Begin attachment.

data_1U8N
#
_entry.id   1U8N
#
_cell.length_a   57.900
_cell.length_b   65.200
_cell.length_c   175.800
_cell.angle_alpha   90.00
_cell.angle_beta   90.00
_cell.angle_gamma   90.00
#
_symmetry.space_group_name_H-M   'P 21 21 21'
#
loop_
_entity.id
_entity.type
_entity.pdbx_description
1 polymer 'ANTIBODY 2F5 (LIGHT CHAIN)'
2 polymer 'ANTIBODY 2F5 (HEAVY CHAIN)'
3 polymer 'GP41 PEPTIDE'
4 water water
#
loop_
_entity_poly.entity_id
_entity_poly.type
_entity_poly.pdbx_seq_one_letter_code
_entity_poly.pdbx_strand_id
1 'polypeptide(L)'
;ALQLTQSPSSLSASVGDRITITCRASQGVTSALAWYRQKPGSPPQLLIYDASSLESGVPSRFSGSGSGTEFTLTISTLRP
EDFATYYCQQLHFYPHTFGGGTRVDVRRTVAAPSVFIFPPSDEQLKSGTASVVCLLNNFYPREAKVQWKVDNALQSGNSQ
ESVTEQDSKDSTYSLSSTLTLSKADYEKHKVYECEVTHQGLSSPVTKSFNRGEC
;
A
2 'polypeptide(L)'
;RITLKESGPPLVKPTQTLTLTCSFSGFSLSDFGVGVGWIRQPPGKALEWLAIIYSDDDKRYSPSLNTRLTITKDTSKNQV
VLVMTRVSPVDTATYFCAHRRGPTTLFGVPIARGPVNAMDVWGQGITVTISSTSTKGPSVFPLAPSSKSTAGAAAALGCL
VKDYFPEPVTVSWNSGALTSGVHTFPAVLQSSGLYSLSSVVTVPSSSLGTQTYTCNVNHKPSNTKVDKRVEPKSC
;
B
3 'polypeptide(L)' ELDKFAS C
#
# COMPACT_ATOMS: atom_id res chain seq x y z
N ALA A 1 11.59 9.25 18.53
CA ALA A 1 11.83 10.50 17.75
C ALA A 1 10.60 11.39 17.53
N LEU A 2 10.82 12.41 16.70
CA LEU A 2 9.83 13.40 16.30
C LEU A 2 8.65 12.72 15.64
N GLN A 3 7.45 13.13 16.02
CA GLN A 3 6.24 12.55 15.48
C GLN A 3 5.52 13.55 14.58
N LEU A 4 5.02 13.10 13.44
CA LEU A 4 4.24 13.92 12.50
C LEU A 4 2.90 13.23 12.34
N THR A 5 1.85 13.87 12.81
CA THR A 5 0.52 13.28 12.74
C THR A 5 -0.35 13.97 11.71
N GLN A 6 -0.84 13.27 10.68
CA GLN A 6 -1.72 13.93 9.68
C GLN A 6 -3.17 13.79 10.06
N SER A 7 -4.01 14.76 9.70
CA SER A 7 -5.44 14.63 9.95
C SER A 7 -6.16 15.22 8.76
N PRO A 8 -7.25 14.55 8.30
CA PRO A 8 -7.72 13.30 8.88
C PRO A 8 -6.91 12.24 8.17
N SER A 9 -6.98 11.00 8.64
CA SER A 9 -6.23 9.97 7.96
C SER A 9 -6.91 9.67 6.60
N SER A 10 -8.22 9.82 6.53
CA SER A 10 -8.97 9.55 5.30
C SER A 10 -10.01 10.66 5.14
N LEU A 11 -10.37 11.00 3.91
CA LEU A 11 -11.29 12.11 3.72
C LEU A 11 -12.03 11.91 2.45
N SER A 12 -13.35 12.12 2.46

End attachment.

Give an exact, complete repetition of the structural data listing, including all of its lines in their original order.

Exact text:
data_1U8N
#
_entry.id   1U8N
#
_cell.length_a   57.900
_cell.length_b   65.200
_cell.length_c   175.800
_cell.angle_alpha   90.00
_cell.angle_beta   90.00
_cell.angle_gamma   90.00
#
_symmetry.space_group_name_H-M   'P 21 21 21'
#
loop_
_entity.id
_entity.type
_entity.pdbx_description
1 polymer 'ANTIBODY 2F5 (LIGHT CHAIN)'
2 polymer 'ANTIBODY 2F5 (HEAVY CHAIN)'
3 polymer 'GP41 PEPTIDE'
4 water water
#
loop_
_entity_poly.entity_id
_entity_poly.type
_entity_poly.pdbx_seq_one_letter_code
_entity_poly.pdbx_strand_id
1 'polypeptide(L)'
;ALQLTQSPSSLSASVGDRITITCRASQGVTSALAWYRQKPGSPPQLLIYDASSLESGVPSRFSGSGSGTEFTLTISTLRP
EDFATYYCQQLHFYPHTFGGGTRVDVRRTVAAPSVFIFPPSDEQLKSGTASVVCLLNNFYPREAKVQWKVDNALQSGNSQ
ESVTEQDSKDSTYSLSSTLTLSKADYEKHKVYECEVTHQGLSSPVTKSFNRGEC
;
A
2 'polypeptide(L)'
;RITLKESGPPLVKPTQTLTLTCSFSGFSLSDFGVGVGWIRQPPGKALEWLAIIYSDDDKRYSPSLNTRLTITKDTSKNQV
VLVMTRVSPVDTATYFCAHRRGPTTLFGVPIARGPVNAMDVWGQGITVTISSTSTKGPSVFPLAPSSKSTAGAAAALGCL
VKDYFPEPVTVSWNSGALTSGVHTFPAVLQSSGLYSLSSVVTVPSSSLGTQTYTCNVNHKPSNTKVDKRVEPKSC
;
B
3 'polypeptide(L)' ELDKFAS C
#
# COMPACT_ATOMS: atom_id res chain seq x y z
N ALA A 1 11.59 9.25 18.53
CA ALA A 1 11.83 10.50 17.75
C ALA A 1 10.60 11.39 17.53
N LEU A 2 10.82 12.41 16.70
CA LEU A 2 9.83 13.40 16.30
C LEU A 2 8.65 12.72 15.64
N GLN A 3 7.45 13.13 16.02
CA GLN A 3 6.24 12.55 15.48
C GLN A 3 5.52 13.55 14.58
N LEU A 4 5.02 13.10 13.44
CA LEU A 4 4.24 13.92 12.50
C LEU A 4 2.90 13.23 12.34
N THR A 5 1.85 13.87 12.81
CA THR A 5 0.52 13.28 12.74
C THR A 5 -0.35 13.97 11.71
N GLN A 6 -0.84 13.27 10.68
CA GLN A 6 -1.72 13.93 9.68
C GLN A 6 -3.17 13.79 10.06
N SER A 7 -4.01 14.76 9.70
CA SER A 7 -5.44 14.63 9.95
C SER A 7 -6.16 15.22 8.76
N PRO A 8 -7.25 14.55 8.30
CA PRO A 8 -7.72 13.30 8.88
C PRO A 8 -6.91 12.24 8.17
N SER A 9 -6.98 11.00 8.64
CA SER A 9 -6.23 9.97 7.96
C SER A 9 -6.91 9.67 6.60
N SER A 10 -8.22 9.82 6.53
CA SER A 10 -8.97 9.55 5.30
C SER A 10 -10.01 10.66 5.14
N LEU A 11 -10.37 11.00 3.91
CA LEU A 11 -11.29 12.11 3.72
C LEU A 11 -12.03 11.91 2.45
N SER A 12 -13.35 12.12 2.46